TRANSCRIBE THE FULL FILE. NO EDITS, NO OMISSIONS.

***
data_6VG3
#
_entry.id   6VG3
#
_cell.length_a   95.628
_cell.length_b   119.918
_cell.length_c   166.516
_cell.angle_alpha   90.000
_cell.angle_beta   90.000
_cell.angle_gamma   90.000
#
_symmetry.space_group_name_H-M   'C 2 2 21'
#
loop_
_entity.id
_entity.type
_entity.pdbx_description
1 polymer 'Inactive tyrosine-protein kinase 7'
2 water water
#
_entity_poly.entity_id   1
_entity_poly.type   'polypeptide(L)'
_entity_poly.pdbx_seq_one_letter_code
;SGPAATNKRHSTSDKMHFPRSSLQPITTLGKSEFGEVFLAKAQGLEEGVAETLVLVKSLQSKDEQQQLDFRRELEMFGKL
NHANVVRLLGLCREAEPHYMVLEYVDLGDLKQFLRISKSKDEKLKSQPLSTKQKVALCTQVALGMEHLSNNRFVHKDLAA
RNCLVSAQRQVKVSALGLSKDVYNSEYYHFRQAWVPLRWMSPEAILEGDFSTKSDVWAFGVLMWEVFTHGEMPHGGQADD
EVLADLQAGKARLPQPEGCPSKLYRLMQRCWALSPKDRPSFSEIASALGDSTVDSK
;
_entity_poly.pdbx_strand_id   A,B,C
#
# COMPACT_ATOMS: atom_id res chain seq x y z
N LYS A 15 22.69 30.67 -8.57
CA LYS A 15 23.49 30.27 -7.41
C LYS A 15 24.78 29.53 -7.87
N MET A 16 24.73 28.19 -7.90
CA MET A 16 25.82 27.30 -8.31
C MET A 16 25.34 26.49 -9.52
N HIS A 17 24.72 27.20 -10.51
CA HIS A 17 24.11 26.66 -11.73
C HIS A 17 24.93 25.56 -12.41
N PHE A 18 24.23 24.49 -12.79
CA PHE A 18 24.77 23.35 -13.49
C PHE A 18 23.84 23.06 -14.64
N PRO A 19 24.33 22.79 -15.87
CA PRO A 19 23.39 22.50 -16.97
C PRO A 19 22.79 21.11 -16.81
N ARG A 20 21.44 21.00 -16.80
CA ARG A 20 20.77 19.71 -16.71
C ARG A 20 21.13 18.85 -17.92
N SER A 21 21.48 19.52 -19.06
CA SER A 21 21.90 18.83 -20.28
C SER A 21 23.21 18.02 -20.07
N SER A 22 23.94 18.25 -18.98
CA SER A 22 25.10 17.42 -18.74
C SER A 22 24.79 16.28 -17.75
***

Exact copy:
data_6VG3
#
_entry.id   6VG3
#
_cell.length_a   95.628
_cell.length_b   119.918
_cell.length_c   166.516
_cell.angle_alpha   90.000
_cell.angle_beta   90.000
_cell.angle_gamma   90.000
#
_symmetry.space_group_name_H-M   'C 2 2 21'
#
loop_
_entity.id
_entity.type
_entity.pdbx_description
1 polymer 'Inactive tyrosine-protein kinase 7'
2 water water
#
_entity_poly.entity_id   1
_entity_poly.type   'polypeptide(L)'
_entity_poly.pdbx_seq_one_letter_code
;SGPAATNKRHSTSDKMHFPRSSLQPITTLGKSEFGEVFLAKAQGLEEGVAETLVLVKSLQSKDEQQQLDFRRELEMFGKL
NHANVVRLLGLCREAEPHYMVLEYVDLGDLKQFLRISKSKDEKLKSQPLSTKQKVALCTQVALGMEHLSNNRFVHKDLAA
RNCLVSAQRQVKVSALGLSKDVYNSEYYHFRQAWVPLRWMSPEAILEGDFSTKSDVWAFGVLMWEVFTHGEMPHGGQADD
EVLADLQAGKARLPQPEGCPSKLYRLMQRCWALSPKDRPSFSEIASALGDSTVDSK
;
_entity_poly.pdbx_strand_id   A,B,C
#
# COMPACT_ATOMS: atom_id res chain seq x y z
N LYS A 15 22.69 30.67 -8.57
CA LYS A 15 23.49 30.27 -7.41
C LYS A 15 24.78 29.53 -7.87
N MET A 16 24.73 28.19 -7.90
CA MET A 16 25.82 27.30 -8.31
C MET A 16 25.34 26.49 -9.52
N HIS A 17 24.72 27.20 -10.51
CA HIS A 17 24.11 26.66 -11.73
C HIS A 17 24.93 25.56 -12.41
N PHE A 18 24.23 24.49 -12.79
CA PHE A 18 24.77 23.35 -13.49
C PHE A 18 23.84 23.06 -14.64
N PRO A 19 24.33 22.79 -15.87
CA PRO A 19 23.39 22.50 -16.97
C PRO A 19 22.79 21.11 -16.81
N ARG A 20 21.44 21.00 -16.80
CA ARG A 20 20.77 19.71 -16.71
C ARG A 20 21.13 18.85 -17.92
N SER A 21 21.48 19.52 -19.06
CA SER A 21 21.90 18.83 -20.28
C SER A 21 23.21 18.02 -20.07
N SER A 22 23.94 18.25 -18.98
CA SER A 22 25.10 17.42 -18.74
C SER A 22 24.79 16.28 -17.75